84 FEDERAL REPORTER.
had therefore a right to assume, until that time, that the vessels would pass each other safely. The steamship's lookout testifies that he discovered the schooner six or seven minutes before the collision, and at that time saw her red light bearing about three points on the steamship's port bow; that the light was visible and continued in the 'ilame bearing for about two minutes, when it disappeared and no light was visible; that in about a minute the red light was shown again for about two minutes, bearing about the same as before; then, that the light disappeared, and he saw the loom of the schooner's sails a couple of lengths of the ship away, a little on the port bow, when the schooner went right across the steamship's bow. The master of the steamship testifies that he fiI'st saw the red light of the schooner bearing three points on the steamship's port bow; that after a minute or two it disappeared for a minute or two, and he then saw it again for a minute or two, bearing as before; that he could then see the schooner's sails, and put away his glasses; that he saw her trying to cross the stEamship's bow, and he ordered his wheel hard a-starboard. The other testimony from those on board the steamship is to the purport that the red light of the schooner was intermittently shown, always bearing about three points on the steamship's port bow, and that no green light was ever visible from the schooner. It is obvious, in view of the course of the two vessels, that the red light, if shown at all, should have constantly broadened on the steamship's port bow. The testimony for the steamship could only be true if the course of the schooner had been approximately S. E. by S., instead of S. by W. i W. It will not serve any useful purpose to recapitulate or analyze the testimony introduced in behalf of the steamship for the purpose of showing that the green light of the schooner was not in suitable condition, or burning, while the vessels were approaching. We are satisfied, notwithstanding the somewhat singular story. of the schooner's lookout, that it was burning properly, but was extinguished by the shock of the collision. The theory for the steamship involves the hypothesis, not only that the green light did not show, but also that the red light oithe schooner was so adjusted that it crossed her starboard bow, and thus misled the steamship. There is no testimony showing that the red light was not properly set and screened, and the contention to the contrary rests wholly upon conjecture. The learned district judge who decided the cause in the court below made the following observations:
"There is a tact proved by the steamship's witnesses which shows her to have had notice that the schooner, which the captain of the steamship supposed to be on a parallel course, was In fact approaching on a crossing course. This fact is that the light which those on the steamship say they saw on the schooner did not change Its bearing. This fact Is testified to by several witnesses for the steamship, and, indeed, It Is alleged In the answer. It gave sufficient notice to the master that the sch()oner was approaching on a crossing course. The master says he noticed the fact, but never thought about It, and made no change In his course or speed. This was a great fault."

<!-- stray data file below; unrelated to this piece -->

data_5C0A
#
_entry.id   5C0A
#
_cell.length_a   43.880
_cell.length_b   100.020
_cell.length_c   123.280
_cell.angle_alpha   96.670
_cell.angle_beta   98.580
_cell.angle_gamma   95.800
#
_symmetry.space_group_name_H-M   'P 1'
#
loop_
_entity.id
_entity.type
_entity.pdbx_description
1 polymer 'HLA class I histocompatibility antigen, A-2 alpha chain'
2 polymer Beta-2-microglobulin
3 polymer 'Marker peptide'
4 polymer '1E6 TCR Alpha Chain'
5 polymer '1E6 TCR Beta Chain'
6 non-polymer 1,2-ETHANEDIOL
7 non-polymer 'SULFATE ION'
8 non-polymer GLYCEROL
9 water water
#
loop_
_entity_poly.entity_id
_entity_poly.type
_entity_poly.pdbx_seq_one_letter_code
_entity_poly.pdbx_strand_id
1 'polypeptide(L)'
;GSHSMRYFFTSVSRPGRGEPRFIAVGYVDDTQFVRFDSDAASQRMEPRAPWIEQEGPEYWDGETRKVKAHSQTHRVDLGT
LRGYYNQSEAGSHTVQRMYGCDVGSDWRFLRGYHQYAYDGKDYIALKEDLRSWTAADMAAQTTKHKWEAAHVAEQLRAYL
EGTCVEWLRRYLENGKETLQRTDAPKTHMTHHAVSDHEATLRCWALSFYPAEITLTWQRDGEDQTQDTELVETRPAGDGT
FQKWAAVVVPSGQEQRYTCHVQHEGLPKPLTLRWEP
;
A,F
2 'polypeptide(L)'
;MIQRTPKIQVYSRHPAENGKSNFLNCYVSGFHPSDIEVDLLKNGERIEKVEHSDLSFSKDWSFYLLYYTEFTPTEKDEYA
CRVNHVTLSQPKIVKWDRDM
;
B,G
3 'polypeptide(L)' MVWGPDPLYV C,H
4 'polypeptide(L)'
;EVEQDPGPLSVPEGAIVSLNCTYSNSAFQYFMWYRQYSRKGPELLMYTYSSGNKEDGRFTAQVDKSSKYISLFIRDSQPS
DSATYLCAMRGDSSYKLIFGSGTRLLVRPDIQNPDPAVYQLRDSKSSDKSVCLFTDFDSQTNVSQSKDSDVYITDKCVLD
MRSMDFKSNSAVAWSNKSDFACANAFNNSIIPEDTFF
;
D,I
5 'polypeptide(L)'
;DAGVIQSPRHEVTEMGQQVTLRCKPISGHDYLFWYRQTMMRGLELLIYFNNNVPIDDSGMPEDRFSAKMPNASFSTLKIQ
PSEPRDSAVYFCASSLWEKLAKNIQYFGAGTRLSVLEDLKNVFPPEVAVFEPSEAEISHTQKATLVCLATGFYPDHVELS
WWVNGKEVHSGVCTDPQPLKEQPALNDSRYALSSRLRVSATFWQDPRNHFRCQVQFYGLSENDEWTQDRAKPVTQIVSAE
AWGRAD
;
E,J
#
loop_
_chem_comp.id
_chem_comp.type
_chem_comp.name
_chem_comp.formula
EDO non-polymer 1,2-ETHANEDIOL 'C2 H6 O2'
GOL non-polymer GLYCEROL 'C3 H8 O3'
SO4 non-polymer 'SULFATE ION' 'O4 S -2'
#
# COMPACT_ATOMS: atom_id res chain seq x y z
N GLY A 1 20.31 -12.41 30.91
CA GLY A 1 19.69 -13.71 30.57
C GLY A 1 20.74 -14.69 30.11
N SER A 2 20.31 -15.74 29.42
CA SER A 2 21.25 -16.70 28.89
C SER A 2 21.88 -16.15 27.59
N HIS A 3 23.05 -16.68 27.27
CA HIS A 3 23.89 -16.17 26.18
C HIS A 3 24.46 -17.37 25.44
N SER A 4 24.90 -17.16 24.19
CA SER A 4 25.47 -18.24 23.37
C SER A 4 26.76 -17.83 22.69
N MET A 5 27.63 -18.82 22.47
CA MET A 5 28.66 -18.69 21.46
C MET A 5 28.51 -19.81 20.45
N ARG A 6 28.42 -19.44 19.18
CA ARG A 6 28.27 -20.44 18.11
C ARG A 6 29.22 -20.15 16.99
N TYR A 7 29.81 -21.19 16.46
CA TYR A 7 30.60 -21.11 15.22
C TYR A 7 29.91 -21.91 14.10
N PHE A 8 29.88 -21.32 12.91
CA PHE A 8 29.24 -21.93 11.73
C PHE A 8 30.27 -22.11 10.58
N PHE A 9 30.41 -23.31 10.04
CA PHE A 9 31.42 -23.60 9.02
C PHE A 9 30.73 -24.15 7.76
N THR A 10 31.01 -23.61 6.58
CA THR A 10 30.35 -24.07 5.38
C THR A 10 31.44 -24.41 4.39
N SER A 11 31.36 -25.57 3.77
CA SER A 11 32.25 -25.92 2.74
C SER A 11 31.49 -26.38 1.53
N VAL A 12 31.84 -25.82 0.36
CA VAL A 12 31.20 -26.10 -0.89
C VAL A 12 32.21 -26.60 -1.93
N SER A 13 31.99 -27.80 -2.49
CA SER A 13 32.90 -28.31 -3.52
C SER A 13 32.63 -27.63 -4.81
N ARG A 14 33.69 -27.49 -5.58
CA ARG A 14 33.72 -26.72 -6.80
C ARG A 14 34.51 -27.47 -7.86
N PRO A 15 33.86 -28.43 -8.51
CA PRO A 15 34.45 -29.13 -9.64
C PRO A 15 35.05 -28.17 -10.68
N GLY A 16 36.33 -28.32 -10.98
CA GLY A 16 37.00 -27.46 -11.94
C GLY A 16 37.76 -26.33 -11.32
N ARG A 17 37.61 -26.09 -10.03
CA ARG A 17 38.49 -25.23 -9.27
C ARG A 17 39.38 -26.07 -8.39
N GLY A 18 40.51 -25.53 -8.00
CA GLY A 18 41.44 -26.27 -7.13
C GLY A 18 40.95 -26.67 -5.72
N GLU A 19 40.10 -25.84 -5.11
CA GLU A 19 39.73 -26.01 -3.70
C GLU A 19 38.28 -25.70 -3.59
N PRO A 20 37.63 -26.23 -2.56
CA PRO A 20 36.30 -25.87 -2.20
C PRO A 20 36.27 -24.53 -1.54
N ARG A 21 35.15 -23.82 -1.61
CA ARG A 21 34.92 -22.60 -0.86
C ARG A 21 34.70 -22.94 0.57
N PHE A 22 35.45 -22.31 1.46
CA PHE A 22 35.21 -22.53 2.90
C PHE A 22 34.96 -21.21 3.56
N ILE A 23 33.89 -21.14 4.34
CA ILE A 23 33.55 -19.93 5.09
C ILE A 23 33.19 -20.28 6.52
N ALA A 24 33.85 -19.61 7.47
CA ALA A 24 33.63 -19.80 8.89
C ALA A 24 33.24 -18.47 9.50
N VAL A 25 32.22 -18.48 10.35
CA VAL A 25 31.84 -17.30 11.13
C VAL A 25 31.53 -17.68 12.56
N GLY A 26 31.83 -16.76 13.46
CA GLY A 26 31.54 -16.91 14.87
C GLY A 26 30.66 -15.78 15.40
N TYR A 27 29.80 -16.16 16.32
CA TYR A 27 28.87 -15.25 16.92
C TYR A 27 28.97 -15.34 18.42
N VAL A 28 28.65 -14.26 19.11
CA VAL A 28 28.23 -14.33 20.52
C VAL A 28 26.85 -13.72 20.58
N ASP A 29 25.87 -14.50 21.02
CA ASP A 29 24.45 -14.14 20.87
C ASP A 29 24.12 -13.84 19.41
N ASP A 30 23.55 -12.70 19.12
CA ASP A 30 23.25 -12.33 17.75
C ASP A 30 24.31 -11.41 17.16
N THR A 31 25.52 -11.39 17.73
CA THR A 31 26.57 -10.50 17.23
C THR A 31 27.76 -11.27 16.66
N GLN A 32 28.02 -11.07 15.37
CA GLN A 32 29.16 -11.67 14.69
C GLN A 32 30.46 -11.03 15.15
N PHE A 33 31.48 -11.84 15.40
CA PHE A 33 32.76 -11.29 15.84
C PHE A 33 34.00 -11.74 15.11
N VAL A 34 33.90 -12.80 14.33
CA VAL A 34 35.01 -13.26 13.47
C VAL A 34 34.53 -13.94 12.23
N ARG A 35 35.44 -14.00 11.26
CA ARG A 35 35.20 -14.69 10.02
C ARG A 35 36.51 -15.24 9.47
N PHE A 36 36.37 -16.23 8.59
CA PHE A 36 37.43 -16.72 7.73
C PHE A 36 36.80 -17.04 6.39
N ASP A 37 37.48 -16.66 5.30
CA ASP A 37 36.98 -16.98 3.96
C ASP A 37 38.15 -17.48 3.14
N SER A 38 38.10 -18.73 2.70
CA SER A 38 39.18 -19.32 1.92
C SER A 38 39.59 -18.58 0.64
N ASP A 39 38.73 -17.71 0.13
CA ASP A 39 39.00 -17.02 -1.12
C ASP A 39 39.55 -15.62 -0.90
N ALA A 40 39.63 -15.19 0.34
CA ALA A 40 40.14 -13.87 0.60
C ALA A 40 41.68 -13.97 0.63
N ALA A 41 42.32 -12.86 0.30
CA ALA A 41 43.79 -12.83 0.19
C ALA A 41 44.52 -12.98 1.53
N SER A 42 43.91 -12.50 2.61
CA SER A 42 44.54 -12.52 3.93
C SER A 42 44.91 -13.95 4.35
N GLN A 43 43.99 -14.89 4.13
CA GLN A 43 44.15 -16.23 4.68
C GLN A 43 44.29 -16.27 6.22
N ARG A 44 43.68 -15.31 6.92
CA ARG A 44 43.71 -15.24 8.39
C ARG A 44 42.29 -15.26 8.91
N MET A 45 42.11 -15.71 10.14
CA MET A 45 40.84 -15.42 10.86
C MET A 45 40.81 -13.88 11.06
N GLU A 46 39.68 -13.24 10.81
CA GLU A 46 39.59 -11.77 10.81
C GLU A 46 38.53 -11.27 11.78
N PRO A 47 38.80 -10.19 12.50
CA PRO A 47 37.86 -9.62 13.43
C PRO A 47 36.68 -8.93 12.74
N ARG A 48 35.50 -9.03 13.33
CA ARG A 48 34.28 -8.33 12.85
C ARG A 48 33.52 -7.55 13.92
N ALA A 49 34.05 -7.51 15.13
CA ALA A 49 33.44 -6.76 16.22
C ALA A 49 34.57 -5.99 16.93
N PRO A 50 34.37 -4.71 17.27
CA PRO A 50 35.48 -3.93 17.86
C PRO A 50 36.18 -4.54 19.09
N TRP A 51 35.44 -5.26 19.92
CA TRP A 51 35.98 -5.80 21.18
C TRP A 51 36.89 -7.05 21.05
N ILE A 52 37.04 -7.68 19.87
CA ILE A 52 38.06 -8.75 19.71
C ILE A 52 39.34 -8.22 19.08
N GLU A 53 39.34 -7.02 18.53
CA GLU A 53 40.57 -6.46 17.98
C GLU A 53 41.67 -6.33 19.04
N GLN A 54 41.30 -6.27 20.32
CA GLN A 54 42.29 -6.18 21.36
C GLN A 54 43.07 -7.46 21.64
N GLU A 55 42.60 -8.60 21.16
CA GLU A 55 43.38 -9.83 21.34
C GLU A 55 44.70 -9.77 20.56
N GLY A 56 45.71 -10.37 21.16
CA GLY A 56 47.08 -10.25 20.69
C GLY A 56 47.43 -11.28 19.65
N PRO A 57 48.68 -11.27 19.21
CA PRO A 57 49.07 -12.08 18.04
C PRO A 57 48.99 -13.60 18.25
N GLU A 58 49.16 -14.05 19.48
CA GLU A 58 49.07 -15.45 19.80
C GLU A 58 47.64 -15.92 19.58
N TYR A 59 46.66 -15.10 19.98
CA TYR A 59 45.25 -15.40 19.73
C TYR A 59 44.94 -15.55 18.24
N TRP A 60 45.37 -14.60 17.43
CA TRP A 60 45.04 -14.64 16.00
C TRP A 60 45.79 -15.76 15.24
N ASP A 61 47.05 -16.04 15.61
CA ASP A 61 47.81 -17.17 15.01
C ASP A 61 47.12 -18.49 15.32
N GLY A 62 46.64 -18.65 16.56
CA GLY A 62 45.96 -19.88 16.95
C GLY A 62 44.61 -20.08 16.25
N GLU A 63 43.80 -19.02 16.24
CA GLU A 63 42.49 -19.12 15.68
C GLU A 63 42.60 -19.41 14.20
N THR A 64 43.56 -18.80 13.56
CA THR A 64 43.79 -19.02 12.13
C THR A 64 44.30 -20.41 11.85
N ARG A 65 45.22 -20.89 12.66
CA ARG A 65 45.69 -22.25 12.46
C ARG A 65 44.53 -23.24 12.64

In this observation we concur. It is a familiar proposition that if, while two vessels are approaching, there is no appreciable change in
. THE MAVERICK.
the bearing of a light from the other vessel, there is risk of collision; and the result of nautical experience has been formulated as a rule of navigation in article 16 of the act of ISBO to prevent collisions at sea (26 Stat. 326). Under the circumstances, the steamship should have checked her speed or stopped before the red light of the schooner finally disappeared. It is doubtful whether, if this had been done, the schooner would have escaped collision with the tow, unless the schooner had also altered her own course; but it would have afforded a chance of escape. In going to port as and when she did, if the schooner committed any fault, it was a fault in extremis. The mate, who was in charge of the schooner's navigation, was an experienced seaman. He expected, as he had a right to do, until the contrary became manifest, that the steamship would change her course so as to pass on his starboard side, and not keep on across his bow. He had paid little attention to the steamship's tow, and had not apprehended danger until the vessels were so near together that risk of collision was imminent. When. he was called on to decide what to do to escape, he acted upon a sudden judgment, exercised in the teeth of peril: As it turned out, his effort to cross the steamship's bow was perhaps the safer maneuver, as otherwise his vessel might not have cleared the tow. However this may be, if he made a mistake it was an excusable error, upon the principle that "when one ship has, by wrong maneuvers, placed another ship in a position of extreme danger, that other ship will not be held to blame if she has done something wrong, and has not been maneuvered with perfect skill and presence of mind." We are unable to resist the conclusion that the collision was caused by inexcusa.ble negligence on the part of the steamship in approaching too near the schooner before making the necessary maneuver to pass her safely. Her exculpation necessitated proving that the schooner showed a red light, when in fact she was showing a green light, and a theory of collision which is inexplicable, except by subjecting conjecture. tor testimony, and violent presumption for all the reasonable probabilities of the case. The decrees are affirmed, with interest and costs.